Faxes have been used to send documents over phone lines since the mid ‘60s, and while many medical practices have changed since then, the fax continues on with many health systems still depending heavily on the technology. 
The healthcare industry has begun understanding that fax can present a clinical risk when dealing with sensitive patient information as the faxed content can be misplaced or fall into the wrong hands. 
Hence, replacing outdated fax machines with secure messaging systems has been a focus for some in the Australian healthcare industry as information sent via the latter is sent directly to the receiver.
But there is still resistance in the uptake of secure messaging even though there is a proliferation of medical referrals in the industry, requiring the use of secure messaging systems.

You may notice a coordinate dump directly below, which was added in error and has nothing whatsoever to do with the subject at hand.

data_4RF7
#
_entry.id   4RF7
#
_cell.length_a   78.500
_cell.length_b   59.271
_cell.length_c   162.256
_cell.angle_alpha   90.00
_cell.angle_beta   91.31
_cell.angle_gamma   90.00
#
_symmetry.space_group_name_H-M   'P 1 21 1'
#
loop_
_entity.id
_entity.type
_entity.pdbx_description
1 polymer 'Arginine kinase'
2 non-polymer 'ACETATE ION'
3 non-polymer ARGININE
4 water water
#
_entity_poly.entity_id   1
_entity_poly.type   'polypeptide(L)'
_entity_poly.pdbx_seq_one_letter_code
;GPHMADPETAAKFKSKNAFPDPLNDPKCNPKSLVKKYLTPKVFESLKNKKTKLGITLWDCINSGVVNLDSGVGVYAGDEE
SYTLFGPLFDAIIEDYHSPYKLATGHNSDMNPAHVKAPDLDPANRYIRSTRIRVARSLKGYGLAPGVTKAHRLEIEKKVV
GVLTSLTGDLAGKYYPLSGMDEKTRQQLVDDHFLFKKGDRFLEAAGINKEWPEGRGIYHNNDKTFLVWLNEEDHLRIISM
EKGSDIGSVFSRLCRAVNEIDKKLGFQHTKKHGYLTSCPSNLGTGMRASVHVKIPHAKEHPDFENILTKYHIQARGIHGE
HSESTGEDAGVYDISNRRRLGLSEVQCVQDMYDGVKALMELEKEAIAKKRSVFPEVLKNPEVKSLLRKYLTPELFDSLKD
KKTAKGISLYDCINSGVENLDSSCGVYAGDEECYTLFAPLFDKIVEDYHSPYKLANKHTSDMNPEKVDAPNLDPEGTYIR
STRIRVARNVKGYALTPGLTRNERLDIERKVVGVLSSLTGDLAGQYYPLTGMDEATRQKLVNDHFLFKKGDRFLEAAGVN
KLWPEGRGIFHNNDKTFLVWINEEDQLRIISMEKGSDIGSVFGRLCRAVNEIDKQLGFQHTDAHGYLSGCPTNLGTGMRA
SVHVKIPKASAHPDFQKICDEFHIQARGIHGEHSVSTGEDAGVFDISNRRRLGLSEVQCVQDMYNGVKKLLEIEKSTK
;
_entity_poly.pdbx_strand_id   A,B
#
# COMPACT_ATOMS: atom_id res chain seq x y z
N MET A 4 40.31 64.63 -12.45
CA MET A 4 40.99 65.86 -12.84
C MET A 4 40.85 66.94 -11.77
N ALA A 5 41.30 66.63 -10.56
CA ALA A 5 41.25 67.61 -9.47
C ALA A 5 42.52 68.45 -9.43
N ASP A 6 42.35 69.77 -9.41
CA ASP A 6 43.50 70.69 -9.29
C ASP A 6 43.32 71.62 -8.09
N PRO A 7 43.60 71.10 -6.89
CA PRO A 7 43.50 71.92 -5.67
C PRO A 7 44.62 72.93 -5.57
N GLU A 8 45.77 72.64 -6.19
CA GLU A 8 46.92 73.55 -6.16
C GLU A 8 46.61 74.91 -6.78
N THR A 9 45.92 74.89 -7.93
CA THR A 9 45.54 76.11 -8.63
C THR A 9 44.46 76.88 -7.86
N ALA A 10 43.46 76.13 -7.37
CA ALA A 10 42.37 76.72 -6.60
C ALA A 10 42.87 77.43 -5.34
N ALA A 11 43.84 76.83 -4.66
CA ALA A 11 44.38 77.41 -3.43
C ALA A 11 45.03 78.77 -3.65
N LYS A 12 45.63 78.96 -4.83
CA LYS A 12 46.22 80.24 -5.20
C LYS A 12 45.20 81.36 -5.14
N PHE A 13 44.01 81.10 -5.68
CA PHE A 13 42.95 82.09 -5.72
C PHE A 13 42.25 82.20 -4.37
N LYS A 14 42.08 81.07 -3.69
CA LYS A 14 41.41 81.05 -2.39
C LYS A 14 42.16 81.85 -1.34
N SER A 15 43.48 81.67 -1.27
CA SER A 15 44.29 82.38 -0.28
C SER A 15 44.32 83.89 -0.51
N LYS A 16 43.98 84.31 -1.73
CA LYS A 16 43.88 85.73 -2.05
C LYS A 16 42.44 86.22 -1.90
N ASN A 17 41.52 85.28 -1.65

The Australian Journal of Medical Practice recently found that in 2014-15 alone, general practitioners made 15.9 referrals per 100 patient encounters, sending 9.7 million more referrals than in 2005-06, highlighting the scale of exposure to risk.
In addition, a Microsoft report in collaboration with Harvard Business Review Analytic Services, Embracing the Change Mandate: The 2020 Digital Transformation Agenda for Australia’s Health Care Sector, studied how a digitally augmented system could improve Australian healthcare and barriers to change
The report found that 44 per cent of respondents said one of the top barriers to digital transformation was resistance to change. 
As such, eradicating faxes in healthcare has been a key focus for the Australian Digital Health Agency (ADHA), with the statutory authority extending its its Secure Messaging Program across the industry over the last three years. 
The Secure Messaging Program aims to help healthcare providers across Australia communicate quickly, easily and securely, and to reduce the sector’s current reliance on outdated technologies like the fax machine.